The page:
Senate Passes Legislation to Require Inmates to Make Medical Copayments
State Senator Hugh T. Farley (R, C, I - Schenectady) and his colleagues in the New York State Senate recently passed a bill (S.476) that would protect the taxpayers of New York State by requiring state and county correctional facility inmates to make copayments for health care visits.
This is the same policy that is in place in the federal prison system and two-thirds of the states. New York taxpayers spend over $121 million per year to provide top-of-the-line health care to prisoners, amounting to about $2,000 per inmate. This legislation requires prisoners to pay $7 per visit as a co-payment for medical treatment. No inmate would be denied medical treatment for an inability to pay, but this requirement would reduce the excessive and non-emergency health care visits currently taking place in our prisons and save millions of taxpayer dollars each year.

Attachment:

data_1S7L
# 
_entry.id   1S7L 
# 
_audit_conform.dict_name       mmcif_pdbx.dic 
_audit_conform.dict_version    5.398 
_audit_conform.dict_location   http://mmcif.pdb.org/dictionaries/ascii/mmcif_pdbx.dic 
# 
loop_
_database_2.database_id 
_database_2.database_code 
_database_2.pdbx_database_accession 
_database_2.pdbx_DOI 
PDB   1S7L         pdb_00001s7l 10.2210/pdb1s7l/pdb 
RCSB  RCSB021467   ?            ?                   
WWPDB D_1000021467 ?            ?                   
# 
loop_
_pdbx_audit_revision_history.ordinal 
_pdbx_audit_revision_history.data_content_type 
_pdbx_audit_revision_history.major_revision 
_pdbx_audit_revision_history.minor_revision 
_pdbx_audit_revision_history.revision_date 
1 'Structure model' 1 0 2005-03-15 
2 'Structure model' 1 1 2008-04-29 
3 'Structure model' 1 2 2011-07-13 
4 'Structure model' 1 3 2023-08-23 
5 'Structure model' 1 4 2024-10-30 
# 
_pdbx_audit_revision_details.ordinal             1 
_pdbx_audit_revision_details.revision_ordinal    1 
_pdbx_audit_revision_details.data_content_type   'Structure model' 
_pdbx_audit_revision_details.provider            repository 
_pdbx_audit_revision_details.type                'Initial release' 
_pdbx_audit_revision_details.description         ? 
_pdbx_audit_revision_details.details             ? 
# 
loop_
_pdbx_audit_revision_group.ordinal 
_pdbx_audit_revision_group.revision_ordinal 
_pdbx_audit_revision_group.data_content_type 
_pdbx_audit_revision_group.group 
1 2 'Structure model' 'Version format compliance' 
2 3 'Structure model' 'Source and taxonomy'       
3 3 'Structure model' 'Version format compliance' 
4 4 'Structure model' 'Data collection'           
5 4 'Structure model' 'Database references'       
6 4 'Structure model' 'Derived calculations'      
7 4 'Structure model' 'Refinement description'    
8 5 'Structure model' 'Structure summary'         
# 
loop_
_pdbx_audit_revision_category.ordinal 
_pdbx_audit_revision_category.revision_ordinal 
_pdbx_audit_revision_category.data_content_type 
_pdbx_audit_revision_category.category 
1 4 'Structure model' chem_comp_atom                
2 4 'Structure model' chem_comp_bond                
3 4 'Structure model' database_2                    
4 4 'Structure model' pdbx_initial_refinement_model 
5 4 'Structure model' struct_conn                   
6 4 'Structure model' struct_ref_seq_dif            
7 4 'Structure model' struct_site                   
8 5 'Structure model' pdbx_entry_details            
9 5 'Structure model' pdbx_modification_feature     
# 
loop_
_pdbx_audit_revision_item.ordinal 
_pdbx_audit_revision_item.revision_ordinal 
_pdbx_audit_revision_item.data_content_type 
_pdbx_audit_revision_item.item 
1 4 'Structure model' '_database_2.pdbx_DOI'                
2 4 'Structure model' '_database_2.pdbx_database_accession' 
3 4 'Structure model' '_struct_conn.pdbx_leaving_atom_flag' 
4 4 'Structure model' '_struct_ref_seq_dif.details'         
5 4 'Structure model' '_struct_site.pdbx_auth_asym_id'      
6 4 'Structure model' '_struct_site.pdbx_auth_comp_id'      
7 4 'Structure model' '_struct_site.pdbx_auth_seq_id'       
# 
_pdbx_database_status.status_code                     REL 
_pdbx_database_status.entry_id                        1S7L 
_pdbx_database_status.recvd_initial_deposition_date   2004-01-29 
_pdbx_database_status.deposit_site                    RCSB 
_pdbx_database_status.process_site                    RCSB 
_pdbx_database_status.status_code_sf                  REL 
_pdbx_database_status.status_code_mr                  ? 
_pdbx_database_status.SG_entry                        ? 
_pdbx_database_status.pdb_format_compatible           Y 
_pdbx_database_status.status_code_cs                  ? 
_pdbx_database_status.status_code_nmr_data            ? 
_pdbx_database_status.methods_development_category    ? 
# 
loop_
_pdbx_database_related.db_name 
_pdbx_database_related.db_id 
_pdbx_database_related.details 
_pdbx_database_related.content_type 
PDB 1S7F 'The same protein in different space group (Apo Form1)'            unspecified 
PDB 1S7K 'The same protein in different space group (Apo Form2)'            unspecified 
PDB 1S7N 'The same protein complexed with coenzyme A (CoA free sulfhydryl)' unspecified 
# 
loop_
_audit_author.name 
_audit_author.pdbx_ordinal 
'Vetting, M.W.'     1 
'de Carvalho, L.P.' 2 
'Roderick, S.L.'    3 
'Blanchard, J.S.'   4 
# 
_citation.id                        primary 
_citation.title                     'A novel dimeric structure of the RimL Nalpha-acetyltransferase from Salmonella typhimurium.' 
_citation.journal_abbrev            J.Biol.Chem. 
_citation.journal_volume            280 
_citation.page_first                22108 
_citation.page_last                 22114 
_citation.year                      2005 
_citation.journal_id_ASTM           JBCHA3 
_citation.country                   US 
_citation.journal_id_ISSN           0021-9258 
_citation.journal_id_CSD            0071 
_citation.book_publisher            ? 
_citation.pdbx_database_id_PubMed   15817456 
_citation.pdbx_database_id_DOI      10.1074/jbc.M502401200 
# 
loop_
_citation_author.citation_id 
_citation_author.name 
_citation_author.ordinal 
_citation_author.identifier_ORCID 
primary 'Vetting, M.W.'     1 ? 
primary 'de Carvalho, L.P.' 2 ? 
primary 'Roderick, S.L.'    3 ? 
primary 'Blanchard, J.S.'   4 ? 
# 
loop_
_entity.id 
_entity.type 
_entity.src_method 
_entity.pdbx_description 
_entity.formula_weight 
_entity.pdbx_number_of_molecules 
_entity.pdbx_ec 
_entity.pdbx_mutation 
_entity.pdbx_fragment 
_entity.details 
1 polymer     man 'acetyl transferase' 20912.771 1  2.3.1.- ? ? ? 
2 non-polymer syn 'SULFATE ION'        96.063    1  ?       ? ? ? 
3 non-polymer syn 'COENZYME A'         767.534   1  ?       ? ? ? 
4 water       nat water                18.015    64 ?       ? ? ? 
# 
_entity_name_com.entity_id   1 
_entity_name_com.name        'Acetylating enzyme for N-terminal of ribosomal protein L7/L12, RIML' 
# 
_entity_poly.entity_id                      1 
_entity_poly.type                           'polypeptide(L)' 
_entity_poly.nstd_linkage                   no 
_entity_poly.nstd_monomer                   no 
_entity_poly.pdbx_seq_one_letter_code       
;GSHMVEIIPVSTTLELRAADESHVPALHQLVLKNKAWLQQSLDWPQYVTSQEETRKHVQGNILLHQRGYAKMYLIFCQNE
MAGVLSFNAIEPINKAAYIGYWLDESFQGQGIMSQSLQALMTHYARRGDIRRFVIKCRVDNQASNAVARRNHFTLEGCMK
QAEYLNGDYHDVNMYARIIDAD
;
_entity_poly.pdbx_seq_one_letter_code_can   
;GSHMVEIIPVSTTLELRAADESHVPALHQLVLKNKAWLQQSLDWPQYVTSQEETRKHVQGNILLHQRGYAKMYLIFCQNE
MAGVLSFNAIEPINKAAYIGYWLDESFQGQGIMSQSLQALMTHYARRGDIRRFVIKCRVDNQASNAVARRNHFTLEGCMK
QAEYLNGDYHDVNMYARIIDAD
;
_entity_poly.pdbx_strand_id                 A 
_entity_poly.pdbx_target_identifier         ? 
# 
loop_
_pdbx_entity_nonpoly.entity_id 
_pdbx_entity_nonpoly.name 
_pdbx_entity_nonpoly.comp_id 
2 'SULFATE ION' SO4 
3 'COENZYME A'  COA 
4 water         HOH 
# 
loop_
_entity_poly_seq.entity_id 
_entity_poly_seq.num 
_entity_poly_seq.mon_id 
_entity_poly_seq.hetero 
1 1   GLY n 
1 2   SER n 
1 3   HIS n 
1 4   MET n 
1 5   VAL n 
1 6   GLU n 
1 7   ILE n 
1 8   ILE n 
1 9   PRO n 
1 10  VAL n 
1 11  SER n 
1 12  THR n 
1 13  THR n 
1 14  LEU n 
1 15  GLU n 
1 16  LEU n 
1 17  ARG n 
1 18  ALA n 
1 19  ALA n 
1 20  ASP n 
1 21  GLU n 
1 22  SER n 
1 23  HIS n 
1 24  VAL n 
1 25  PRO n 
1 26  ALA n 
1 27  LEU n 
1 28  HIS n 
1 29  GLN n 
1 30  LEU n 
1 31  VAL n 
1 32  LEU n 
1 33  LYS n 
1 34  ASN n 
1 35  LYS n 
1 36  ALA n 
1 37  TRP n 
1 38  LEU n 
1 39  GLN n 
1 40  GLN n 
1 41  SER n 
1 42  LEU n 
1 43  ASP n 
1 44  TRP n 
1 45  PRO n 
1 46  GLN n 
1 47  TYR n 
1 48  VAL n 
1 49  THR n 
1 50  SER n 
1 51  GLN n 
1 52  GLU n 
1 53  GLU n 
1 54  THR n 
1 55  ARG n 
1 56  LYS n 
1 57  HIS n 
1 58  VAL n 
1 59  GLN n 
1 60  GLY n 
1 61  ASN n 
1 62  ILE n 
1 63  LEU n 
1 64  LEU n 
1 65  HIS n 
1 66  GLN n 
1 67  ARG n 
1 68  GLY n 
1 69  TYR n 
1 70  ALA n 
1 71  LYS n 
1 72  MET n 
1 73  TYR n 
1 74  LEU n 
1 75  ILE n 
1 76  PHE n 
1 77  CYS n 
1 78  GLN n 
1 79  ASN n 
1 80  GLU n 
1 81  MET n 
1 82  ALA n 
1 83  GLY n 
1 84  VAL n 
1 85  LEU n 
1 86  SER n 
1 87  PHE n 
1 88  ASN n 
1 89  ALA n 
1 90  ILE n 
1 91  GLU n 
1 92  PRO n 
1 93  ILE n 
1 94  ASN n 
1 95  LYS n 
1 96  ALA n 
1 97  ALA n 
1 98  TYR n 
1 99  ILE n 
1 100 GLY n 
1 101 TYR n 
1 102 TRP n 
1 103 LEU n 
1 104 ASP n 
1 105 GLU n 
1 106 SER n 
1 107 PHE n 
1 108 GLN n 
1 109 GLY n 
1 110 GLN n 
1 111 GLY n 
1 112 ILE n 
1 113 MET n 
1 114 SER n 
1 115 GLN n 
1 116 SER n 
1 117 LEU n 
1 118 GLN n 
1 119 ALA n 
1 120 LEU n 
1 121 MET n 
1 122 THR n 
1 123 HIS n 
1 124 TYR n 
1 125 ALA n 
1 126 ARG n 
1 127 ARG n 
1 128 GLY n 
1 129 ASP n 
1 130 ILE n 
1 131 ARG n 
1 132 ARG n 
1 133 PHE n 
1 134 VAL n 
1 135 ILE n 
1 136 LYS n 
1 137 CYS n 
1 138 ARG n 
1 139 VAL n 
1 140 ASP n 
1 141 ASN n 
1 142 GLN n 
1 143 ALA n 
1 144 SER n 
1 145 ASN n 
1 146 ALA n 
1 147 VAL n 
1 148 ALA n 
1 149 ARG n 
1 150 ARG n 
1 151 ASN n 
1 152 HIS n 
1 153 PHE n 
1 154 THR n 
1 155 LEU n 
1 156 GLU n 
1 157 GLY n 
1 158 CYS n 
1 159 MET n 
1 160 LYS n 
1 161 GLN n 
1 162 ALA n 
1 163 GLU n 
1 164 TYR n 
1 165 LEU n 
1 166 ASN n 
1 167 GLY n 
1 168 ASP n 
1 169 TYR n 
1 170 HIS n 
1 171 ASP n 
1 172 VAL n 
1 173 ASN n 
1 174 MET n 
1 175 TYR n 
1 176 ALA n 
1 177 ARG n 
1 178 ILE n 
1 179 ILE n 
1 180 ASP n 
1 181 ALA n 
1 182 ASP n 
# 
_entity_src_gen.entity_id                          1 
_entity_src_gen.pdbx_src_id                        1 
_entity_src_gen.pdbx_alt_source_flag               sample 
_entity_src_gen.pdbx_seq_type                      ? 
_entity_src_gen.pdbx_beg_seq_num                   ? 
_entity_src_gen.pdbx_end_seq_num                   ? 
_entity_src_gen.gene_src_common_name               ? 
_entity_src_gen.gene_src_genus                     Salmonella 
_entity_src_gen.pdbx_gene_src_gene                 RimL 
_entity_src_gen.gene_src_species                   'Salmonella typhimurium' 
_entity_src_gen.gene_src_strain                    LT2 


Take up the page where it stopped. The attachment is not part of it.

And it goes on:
In 2000, the federal government successfully adopted and implemented a copayment system for federal prisoners, saving the Department of Justice millions of dollars every year. More than 2/3 of states have already enacted co-payments for inmate medical services, including California, Arizona, Pennsylvania and Nevada. In states that have instituted a copay program, the abuse in the number of sick call visits by inmates was reduced by as much as 76 percent, also saving these states millions of taxpayer dollars.